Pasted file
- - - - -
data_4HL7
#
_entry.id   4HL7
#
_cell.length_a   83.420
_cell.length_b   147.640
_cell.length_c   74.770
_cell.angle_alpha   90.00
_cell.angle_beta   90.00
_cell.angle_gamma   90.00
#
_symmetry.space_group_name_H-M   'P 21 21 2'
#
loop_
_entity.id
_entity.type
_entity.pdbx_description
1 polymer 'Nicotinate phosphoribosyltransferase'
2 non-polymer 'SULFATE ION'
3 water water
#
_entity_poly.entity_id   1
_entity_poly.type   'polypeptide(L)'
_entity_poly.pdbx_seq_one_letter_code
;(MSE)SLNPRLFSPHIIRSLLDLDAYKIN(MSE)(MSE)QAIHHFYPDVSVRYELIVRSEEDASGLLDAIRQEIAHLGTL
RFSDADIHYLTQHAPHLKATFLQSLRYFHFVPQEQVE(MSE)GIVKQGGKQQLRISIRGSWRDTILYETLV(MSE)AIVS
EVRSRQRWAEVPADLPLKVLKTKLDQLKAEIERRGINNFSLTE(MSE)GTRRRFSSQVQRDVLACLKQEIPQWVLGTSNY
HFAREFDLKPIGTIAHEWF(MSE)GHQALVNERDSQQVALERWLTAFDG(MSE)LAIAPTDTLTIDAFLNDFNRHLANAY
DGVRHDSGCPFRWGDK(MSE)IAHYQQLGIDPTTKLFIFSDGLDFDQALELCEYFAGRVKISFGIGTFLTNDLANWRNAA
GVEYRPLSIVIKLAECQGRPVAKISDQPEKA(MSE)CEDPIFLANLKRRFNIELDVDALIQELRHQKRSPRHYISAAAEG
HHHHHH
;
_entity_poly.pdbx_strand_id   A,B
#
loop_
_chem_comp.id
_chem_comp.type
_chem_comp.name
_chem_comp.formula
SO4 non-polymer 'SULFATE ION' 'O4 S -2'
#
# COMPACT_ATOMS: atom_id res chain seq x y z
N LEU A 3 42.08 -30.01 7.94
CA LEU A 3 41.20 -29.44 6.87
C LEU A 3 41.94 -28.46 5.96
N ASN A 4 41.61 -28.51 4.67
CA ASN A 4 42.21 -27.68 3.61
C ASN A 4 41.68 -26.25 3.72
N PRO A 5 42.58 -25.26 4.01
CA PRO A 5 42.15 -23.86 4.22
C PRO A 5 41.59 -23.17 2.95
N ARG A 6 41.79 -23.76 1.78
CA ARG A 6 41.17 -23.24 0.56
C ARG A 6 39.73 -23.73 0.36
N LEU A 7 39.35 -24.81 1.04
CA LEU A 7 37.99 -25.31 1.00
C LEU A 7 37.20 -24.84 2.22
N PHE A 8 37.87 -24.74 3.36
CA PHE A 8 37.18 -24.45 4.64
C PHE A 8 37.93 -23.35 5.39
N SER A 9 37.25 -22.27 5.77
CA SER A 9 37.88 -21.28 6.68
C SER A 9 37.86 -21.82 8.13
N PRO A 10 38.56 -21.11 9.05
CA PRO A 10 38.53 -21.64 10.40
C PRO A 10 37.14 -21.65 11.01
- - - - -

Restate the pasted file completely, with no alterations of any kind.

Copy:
data_4HL7
#
_entry.id   4HL7
#
_cell.length_a   83.420
_cell.length_b   147.640
_cell.length_c   74.770
_cell.angle_alpha   90.00
_cell.angle_beta   90.00
_cell.angle_gamma   90.00
#
_symmetry.space_group_name_H-M   'P 21 21 2'
#
loop_
_entity.id
_entity.type
_entity.pdbx_description
1 polymer 'Nicotinate phosphoribosyltransferase'
2 non-polymer 'SULFATE ION'
3 water water
#
_entity_poly.entity_id   1
_entity_poly.type   'polypeptide(L)'
_entity_poly.pdbx_seq_one_letter_code
;(MSE)SLNPRLFSPHIIRSLLDLDAYKIN(MSE)(MSE)QAIHHFYPDVSVRYELIVRSEEDASGLLDAIRQEIAHLGTL
RFSDADIHYLTQHAPHLKATFLQSLRYFHFVPQEQVE(MSE)GIVKQGGKQQLRISIRGSWRDTILYETLV(MSE)AIVS
EVRSRQRWAEVPADLPLKVLKTKLDQLKAEIERRGINNFSLTE(MSE)GTRRRFSSQVQRDVLACLKQEIPQWVLGTSNY
HFAREFDLKPIGTIAHEWF(MSE)GHQALVNERDSQQVALERWLTAFDG(MSE)LAIAPTDTLTIDAFLNDFNRHLANAY
DGVRHDSGCPFRWGDK(MSE)IAHYQQLGIDPTTKLFIFSDGLDFDQALELCEYFAGRVKISFGIGTFLTNDLANWRNAA
GVEYRPLSIVIKLAECQGRPVAKISDQPEKA(MSE)CEDPIFLANLKRRFNIELDVDALIQELRHQKRSPRHYISAAAEG
HHHHHH
;
_entity_poly.pdbx_strand_id   A,B
#
loop_
_chem_comp.id
_chem_comp.type
_chem_comp.name
_chem_comp.formula
SO4 non-polymer 'SULFATE ION' 'O4 S -2'
#
# COMPACT_ATOMS: atom_id res chain seq x y z
N LEU A 3 42.08 -30.01 7.94
CA LEU A 3 41.20 -29.44 6.87
C LEU A 3 41.94 -28.46 5.96
N ASN A 4 41.61 -28.51 4.67
CA ASN A 4 42.21 -27.68 3.61
C ASN A 4 41.68 -26.25 3.72
N PRO A 5 42.58 -25.26 4.01
CA PRO A 5 42.15 -23.86 4.22
C PRO A 5 41.59 -23.17 2.95
N ARG A 6 41.79 -23.76 1.78
CA ARG A 6 41.17 -23.24 0.56
C ARG A 6 39.73 -23.73 0.36
N LEU A 7 39.35 -24.81 1.04
CA LEU A 7 37.99 -25.31 1.00
C LEU A 7 37.20 -24.84 2.22
N PHE A 8 37.87 -24.74 3.36
CA PHE A 8 37.18 -24.45 4.64
C PHE A 8 37.93 -23.35 5.39
N SER A 9 37.25 -22.27 5.77
CA SER A 9 37.88 -21.28 6.68
C SER A 9 37.86 -21.82 8.13
N PRO A 10 38.56 -21.11 9.05
CA PRO A 10 38.53 -21.64 10.40
C PRO A 10 37.14 -21.65 11.01